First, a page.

Call for Essays About Any Aspect of Popular Culture, Present or Past

DVDs
cover art

Candid Camera Greatest Moments

(US DVD: 8 Aug 2006)

When a show lasts over five decades, it must have something good going for it. And Candid Camera is just such a high quality program. This DVD gathers up numerous memorable moments from the series’ long run, which will have you laughing out loud and smiling right along with the show’s unwitting participants.


The Candid Camerashow, which has been called the first true reality series, combines a funny concept — that of putting people into unexpectedly uncomfortable situations — with spot-on situational execution. Allen Funt began creating Candid Camera episodes way back in 1948, and his son Peter carries on this zany tradition today. Its catch phrase, the one about catching people “in the act of being themselves,” is not entirely accurate. If you find yourself talking to a mailbox or a horse, for instance, and that inanimate object or beast talks back, you’re being a “new self” you’ve never inhabited before; and presumably one you’ll never ever be again. Even during this TV show’s silliest situations, however, nobody gets humiliated the way many “reality” programs mistreat contestants today. It’s not difficult for these various straight men and women to smile broadly at the conclusion of each good natured gag.


The creators of the series must have had a blast making these shows, and it took a lot of preparation to set these various situations up — especially the many pieces that involved cars. If you watch this DVD, you’ll see cars split in half and go two different directions. You’ll watch as the back half of one unique car becomes detached, while the front half continues on down the road. You’ll even see a women pull into a service station after rolling down a hill, where the mechanic discovers she has no engine whatsoever under the hood. Furthermore, during the splitting car sequence, a series of taxi cab drivers are asked to follow a car. They’re then confused what to do when one half of it goes right, and the other half goes left.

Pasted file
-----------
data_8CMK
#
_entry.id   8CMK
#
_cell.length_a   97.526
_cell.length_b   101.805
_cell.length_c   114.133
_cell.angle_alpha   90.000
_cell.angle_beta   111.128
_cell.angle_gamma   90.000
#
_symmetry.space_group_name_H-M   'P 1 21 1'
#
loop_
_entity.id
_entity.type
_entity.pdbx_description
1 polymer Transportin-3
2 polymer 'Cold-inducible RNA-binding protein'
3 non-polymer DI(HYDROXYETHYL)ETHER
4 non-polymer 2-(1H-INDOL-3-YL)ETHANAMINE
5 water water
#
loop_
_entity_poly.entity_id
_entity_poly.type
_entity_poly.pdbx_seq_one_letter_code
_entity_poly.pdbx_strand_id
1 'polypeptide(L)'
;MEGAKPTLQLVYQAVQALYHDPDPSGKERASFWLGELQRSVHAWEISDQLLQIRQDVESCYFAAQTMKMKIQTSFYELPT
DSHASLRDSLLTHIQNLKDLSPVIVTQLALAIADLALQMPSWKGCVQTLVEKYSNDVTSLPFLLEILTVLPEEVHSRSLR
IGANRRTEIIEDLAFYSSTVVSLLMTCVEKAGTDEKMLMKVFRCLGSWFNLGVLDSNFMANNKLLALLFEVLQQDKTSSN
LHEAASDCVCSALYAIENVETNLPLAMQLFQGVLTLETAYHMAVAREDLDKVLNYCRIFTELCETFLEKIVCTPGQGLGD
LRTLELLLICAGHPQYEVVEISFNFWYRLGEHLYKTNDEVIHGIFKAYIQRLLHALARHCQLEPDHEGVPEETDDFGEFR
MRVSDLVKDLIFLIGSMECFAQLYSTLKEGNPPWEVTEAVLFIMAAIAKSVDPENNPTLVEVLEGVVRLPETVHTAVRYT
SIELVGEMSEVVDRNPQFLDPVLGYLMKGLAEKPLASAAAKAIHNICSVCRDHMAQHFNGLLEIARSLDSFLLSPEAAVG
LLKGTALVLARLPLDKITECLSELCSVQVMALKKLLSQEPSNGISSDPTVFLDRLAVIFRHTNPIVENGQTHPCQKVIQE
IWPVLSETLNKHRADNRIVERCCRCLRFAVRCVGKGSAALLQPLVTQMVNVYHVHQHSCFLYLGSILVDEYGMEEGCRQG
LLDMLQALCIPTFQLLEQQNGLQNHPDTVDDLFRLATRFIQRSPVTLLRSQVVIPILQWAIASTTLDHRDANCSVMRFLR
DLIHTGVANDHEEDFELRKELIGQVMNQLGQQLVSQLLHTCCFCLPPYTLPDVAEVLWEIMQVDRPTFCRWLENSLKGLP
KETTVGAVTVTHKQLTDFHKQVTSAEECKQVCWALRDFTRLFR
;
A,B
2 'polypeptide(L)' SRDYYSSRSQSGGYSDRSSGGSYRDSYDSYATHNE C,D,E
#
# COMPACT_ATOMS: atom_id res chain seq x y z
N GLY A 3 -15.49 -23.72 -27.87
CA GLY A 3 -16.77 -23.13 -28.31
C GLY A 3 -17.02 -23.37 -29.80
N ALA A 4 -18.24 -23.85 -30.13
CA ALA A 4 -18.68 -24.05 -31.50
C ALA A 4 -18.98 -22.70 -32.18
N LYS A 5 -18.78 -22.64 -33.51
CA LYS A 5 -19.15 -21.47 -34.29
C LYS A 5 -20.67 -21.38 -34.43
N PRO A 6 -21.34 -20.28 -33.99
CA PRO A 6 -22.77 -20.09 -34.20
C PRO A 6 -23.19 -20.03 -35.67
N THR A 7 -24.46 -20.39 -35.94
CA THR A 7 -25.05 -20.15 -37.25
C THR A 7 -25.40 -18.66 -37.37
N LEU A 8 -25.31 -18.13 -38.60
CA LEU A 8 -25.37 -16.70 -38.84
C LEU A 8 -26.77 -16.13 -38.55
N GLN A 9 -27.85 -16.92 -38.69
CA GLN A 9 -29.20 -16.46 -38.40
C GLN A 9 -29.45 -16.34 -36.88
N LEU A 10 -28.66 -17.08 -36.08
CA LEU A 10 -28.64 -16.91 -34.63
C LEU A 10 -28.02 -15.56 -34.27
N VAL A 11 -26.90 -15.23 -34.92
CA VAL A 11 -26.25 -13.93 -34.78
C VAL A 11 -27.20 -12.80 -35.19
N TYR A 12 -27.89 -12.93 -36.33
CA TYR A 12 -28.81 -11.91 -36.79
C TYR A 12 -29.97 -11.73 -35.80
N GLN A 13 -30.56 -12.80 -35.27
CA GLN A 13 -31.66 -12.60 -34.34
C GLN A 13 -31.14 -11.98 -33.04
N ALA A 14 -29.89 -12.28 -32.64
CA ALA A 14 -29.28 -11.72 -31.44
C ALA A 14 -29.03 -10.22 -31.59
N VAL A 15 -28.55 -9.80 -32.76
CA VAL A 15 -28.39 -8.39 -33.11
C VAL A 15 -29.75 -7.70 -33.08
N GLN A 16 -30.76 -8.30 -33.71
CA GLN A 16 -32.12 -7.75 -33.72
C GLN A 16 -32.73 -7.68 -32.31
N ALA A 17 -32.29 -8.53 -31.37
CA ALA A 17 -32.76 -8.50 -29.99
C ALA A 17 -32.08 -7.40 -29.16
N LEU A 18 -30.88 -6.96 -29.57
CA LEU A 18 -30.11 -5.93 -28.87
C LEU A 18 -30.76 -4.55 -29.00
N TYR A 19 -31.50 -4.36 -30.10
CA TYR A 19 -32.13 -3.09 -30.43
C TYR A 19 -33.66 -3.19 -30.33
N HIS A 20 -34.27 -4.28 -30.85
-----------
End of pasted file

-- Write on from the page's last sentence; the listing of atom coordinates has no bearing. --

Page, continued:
It was not a show packed with Hollywood star quality, but there were nevertheless many celebrities that appeared on the series over the years. Dolly Parton pretended to be hurt and asked men to carry her to her car in a parking lot, for example, and Woody Allen plays a young businessman (this was before he gained fame as a movie director) who dictates a very un-businesslike love letter to an unsuspecting stenographer. One kid even gets the chance of a lifetime to spar with boxer Muhammad Ali. 


Many times, these silly situations occurred in places you’d least expect them to. For example, there’s an elevator that goes from side to side, rather than up and down. Also, a restroom sign is placed on a clothes closet. In both of these instances, the show smartly had various people coming out of the doors, so that unsuspecting dupes would get the impression these devices were working perfectly fine — at least for the setup folks.


One of the most elaborate sets featured Peter Funt at the front desk of a “dual” business. When customers visited for the first time, it was a quick film developing store. But before these customers returned for their pictures, the store would be quickly transformed into a dry cleaner — with different signs on the walls, racks of clothes, and even a woman standing across from Funt, ironing. In a similar ploy, a messenger visits a house, picks up a package, and is asked to return to that same house once the task is completed. But before the messenger can return, the house frame is taken apart and the space is turned into an empty lot with a “Property for Sale” sign in its place. One woman walks up and down the street six times before Funt finally lets her in on the joke. 


It matters not if these clips are black and white or in color; if they’re dated or modern; or if they’re simple or complex. They are all funny. The program played/plays on people’s good nature; albeit without offending. If nothing else, it’s reassuring to realize that good nature is still alive and well. Best of all, it’s good to know that we haven’t lost the ability to laugh at ourselves. And you’ll be laughing often when you watch this innocent little visual delight.

Rating:

Dan MacIntosh is a freelance writer from Bellflower, California,


discussion by

Comments
Now on PopMatters
PM Picks
Announcements

© 1999-2014 PopMatters.com. All rights reserved.
PopMatters.com™ and PopMatters™ are trademarks
of PopMatters Media, Inc.

PopMatters is wholly independently owned and operated.